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How to Take Time Off and Not Dread Returning (#204)


The Confident Leader


Does the excitement of a vacation get overshadowed by the anxiety of returning to an onslaught of work that has piled up while you were gone? Break the cycle. There is a solution. 

“Fun is good”

―  Dr. Suess

This Week’s Edition

How you prepare to take time off directly influences your experience upon returning. 

Clarify Your Thinking

“Robin, my experience upon returning to work from vacation makes it almost not worth it to go.”

I hear this comment often during the summer when many leaders take vacation. When they return, they’re slammed by an avalanche of work so great that they question whether they should have taken the time off at all.

The pain associated with the return to work can be so significant it causes leaders to take measures that may not be in their best interest:

  1. They shorten their time off or don’t take time off. (Only 48% of all employees use all of their vacation days)
  2. They stay constantly connected to the office while on vacation (54% of individuals continue to work on vacation).
  3. They do substantive work while on vacation. 

Additionally, research shows that employees who work during vacations and holidays suffer a significant decrease in intrinsic motivation, leading to a increased likelihood of quitting.

Old Thinking: I can’t take time off. It’s too hard when I return. I’ll take a vacation later when things settle down.

New Thinking: Maybe I’m taking the wrong approach to preparing for my time off. Perhaps if I think about it differently and make a new plan, I can break the cycle. 

Thoughts Lead to Actions

While technology enables leaders to be remote and continue to move the business forward, it can also be a temptation to keep working while on vacation. 

Leaders need time away from work. It’s important for several reasons:

  1. Increased energy (66%), increased productivity (58%) and increased work quality (55%) after vacation
  2. By taking time off, the leader supports their health as well as the health of the organization
  3. Employees are more likely to take time off if it demonstrated by their leader

Here are some ways to prepare for your time off that will allow you to take time off without the anxiety of the work that awaits you upon your return:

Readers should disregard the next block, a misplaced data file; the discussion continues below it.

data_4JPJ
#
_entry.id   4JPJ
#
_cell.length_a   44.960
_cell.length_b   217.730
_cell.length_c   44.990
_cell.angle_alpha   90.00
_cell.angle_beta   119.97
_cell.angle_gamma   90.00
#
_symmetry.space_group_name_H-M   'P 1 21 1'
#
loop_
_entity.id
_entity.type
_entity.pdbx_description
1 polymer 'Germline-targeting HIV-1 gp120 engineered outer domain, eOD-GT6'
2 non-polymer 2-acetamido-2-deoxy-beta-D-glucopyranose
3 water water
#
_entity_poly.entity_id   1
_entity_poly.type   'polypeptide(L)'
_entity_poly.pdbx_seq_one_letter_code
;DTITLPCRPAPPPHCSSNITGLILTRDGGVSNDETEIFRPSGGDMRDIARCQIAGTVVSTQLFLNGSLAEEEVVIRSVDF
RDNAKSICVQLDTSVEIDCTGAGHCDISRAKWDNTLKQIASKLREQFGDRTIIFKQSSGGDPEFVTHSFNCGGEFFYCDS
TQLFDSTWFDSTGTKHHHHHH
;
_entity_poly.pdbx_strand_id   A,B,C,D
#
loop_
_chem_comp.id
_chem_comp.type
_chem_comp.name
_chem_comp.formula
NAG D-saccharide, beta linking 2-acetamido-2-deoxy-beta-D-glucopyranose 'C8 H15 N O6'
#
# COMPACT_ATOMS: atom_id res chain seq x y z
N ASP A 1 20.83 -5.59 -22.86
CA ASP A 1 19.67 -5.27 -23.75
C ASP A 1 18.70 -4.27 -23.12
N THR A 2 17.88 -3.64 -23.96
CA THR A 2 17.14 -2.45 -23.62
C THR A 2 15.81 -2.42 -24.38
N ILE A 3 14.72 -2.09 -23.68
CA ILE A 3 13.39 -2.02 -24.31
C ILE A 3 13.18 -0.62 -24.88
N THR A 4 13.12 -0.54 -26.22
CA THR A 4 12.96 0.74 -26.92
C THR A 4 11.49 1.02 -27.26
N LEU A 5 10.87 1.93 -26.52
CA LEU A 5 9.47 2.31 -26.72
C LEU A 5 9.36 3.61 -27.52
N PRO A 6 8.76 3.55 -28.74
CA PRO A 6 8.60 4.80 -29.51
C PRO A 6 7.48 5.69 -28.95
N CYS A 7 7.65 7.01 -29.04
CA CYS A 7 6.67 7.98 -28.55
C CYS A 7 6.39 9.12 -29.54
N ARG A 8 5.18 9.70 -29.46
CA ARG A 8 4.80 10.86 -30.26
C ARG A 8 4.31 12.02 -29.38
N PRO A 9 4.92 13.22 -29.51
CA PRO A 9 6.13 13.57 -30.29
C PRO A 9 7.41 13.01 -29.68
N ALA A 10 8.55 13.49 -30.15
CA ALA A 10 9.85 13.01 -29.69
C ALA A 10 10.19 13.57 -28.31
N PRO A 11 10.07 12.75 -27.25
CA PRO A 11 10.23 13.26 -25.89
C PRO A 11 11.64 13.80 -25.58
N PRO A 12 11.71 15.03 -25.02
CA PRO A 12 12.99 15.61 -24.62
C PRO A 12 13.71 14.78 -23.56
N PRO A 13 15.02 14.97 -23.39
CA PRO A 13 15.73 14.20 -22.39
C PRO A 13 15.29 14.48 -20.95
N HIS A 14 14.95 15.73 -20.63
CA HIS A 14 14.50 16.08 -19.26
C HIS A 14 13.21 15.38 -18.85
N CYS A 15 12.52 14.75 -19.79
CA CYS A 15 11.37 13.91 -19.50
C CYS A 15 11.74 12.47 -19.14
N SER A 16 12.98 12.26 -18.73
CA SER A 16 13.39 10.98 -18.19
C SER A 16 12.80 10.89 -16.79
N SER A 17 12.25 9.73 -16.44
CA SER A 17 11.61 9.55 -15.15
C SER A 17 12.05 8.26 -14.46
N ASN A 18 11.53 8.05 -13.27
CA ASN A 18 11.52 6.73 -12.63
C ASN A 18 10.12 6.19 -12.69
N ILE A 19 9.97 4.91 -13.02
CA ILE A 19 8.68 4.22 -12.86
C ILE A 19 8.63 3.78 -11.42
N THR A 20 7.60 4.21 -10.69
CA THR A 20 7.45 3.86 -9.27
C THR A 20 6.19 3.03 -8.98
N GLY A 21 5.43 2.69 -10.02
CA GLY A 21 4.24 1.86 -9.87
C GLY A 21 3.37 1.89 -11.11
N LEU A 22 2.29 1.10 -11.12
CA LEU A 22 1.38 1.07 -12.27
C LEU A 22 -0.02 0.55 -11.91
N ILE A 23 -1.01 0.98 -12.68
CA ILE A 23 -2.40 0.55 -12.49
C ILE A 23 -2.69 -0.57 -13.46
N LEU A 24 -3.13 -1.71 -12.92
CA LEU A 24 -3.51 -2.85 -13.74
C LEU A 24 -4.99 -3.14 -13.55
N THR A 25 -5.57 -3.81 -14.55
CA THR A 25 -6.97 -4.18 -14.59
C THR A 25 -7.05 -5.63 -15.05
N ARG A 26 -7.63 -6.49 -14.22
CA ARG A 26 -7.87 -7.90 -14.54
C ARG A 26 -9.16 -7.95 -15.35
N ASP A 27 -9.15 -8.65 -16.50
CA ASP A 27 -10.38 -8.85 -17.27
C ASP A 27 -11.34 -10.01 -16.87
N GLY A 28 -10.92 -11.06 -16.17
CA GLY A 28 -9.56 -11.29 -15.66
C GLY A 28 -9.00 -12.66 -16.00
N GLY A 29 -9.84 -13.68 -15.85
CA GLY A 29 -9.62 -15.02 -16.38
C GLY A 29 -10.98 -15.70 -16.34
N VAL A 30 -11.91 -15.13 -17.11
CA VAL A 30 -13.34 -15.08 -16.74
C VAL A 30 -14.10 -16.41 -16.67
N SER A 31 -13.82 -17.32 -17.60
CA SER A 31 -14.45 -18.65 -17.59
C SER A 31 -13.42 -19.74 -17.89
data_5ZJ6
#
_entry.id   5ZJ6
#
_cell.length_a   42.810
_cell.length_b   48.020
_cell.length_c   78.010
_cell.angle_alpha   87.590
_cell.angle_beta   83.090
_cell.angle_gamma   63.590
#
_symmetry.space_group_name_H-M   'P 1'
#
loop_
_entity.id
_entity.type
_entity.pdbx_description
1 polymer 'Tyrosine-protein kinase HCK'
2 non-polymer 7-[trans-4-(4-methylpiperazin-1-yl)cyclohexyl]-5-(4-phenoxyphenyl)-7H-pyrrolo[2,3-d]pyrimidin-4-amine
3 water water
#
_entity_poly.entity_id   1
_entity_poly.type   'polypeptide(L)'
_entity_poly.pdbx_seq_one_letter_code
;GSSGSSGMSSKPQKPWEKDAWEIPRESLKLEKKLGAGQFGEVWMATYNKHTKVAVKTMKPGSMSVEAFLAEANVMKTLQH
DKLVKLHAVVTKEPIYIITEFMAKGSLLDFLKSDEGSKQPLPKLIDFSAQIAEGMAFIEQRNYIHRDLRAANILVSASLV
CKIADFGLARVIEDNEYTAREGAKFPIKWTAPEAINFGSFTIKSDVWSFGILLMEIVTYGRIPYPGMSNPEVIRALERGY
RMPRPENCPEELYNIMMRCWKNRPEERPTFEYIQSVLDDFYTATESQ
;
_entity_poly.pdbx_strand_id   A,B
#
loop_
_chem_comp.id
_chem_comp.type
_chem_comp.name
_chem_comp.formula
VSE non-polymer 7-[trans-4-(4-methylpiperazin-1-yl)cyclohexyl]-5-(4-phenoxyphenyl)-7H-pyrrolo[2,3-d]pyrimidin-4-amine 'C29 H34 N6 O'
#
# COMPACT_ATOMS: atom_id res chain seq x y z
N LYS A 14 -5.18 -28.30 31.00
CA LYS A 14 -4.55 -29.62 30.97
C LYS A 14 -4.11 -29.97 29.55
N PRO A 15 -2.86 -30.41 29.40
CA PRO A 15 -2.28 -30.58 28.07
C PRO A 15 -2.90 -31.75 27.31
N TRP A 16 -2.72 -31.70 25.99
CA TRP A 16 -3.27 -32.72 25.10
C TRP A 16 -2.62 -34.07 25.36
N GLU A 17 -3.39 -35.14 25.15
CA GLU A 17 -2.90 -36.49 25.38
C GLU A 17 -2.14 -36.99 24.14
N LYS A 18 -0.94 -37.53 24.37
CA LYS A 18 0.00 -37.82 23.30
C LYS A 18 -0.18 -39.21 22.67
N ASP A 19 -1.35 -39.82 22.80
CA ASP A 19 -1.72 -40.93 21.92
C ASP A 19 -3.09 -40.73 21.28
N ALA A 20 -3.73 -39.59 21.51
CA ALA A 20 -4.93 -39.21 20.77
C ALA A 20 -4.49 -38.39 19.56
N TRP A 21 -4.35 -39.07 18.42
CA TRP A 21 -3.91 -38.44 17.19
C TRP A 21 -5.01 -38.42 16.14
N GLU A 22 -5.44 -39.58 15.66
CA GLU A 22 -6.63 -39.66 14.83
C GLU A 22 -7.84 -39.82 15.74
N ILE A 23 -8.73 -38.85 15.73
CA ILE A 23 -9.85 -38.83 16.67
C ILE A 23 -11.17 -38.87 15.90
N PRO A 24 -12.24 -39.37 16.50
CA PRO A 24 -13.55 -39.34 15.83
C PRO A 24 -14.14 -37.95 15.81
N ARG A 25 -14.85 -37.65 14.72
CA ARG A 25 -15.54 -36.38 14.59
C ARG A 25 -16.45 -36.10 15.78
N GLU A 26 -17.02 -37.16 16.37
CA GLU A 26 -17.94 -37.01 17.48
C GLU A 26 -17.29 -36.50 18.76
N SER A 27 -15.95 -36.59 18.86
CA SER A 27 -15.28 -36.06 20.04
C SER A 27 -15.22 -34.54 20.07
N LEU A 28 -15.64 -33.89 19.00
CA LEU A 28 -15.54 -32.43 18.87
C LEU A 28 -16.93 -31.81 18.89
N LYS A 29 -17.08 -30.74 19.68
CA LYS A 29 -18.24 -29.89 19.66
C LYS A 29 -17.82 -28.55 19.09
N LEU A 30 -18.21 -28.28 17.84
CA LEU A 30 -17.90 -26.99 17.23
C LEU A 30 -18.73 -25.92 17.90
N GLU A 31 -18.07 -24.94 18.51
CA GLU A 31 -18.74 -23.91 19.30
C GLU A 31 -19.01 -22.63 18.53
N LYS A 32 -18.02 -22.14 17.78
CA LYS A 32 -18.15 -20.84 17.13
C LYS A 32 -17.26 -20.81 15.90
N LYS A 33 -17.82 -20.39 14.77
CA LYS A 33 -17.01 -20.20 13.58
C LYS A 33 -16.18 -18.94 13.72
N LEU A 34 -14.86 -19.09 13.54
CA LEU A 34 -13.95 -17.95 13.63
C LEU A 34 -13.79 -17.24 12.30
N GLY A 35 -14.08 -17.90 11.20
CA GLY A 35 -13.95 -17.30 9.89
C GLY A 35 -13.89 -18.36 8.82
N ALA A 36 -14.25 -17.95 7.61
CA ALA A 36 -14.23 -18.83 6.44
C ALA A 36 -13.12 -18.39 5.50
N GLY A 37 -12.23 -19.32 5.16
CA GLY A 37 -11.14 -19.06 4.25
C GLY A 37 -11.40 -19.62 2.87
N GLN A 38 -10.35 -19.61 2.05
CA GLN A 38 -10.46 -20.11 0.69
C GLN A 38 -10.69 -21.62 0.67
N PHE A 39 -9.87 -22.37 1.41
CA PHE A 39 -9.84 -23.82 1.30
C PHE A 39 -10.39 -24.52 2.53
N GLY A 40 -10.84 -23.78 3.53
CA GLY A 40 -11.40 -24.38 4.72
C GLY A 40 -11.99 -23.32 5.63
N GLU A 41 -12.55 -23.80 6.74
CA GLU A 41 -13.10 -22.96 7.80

1. Delegate key day-to-day responsibilities to others who can do the work while you are gone (vs. it piling up in your absence).
  2. Let your customers/clients know you will be gone and who they can contact in your absence in case of an urgent issue.
  3. Appoint someone to monitor your email. Give them instruction on how to respond to the different types of emails you receive daily.
  4. Block the first day you are back in the office. No calls, meetings or other responsibilities. Work through any backlog of work that piled up.

The effort you spend on the front end will pay dividends both during your vacation and upon your return. Be smart in your preparation and planning so you can relax, recuperate, recreate, and reflect while away. 

Boost Your Performance

Watch this week’s video for bonus ideas on how to prepare for your time off and why sometimes it’s okay to work on “vacation.”

What’s Your Opinion?

How do you prepare for taking time off? Share it with me at

If you are going to be a leader, you might as well be a good one. Don’t let doubt count you out. Have a confident week!

Robin Pou, Chief Advisor and Strategist

We live to make bad leadership extinct so forward this newsletter to others who strive to be confident leaders. 


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What is “The Confident Leader”?

During the Covid-19 Pandemic, I began a video series called “Panic or Plan?” It was designed to equip leaders to navigate the doubt they experienced and to rise in the confidence they needed to lead during turbulent times. It took off. I then started this newsletter to equip leaders in the same fashion each week for the doubt that crashes across the bow of their leaderSHIP.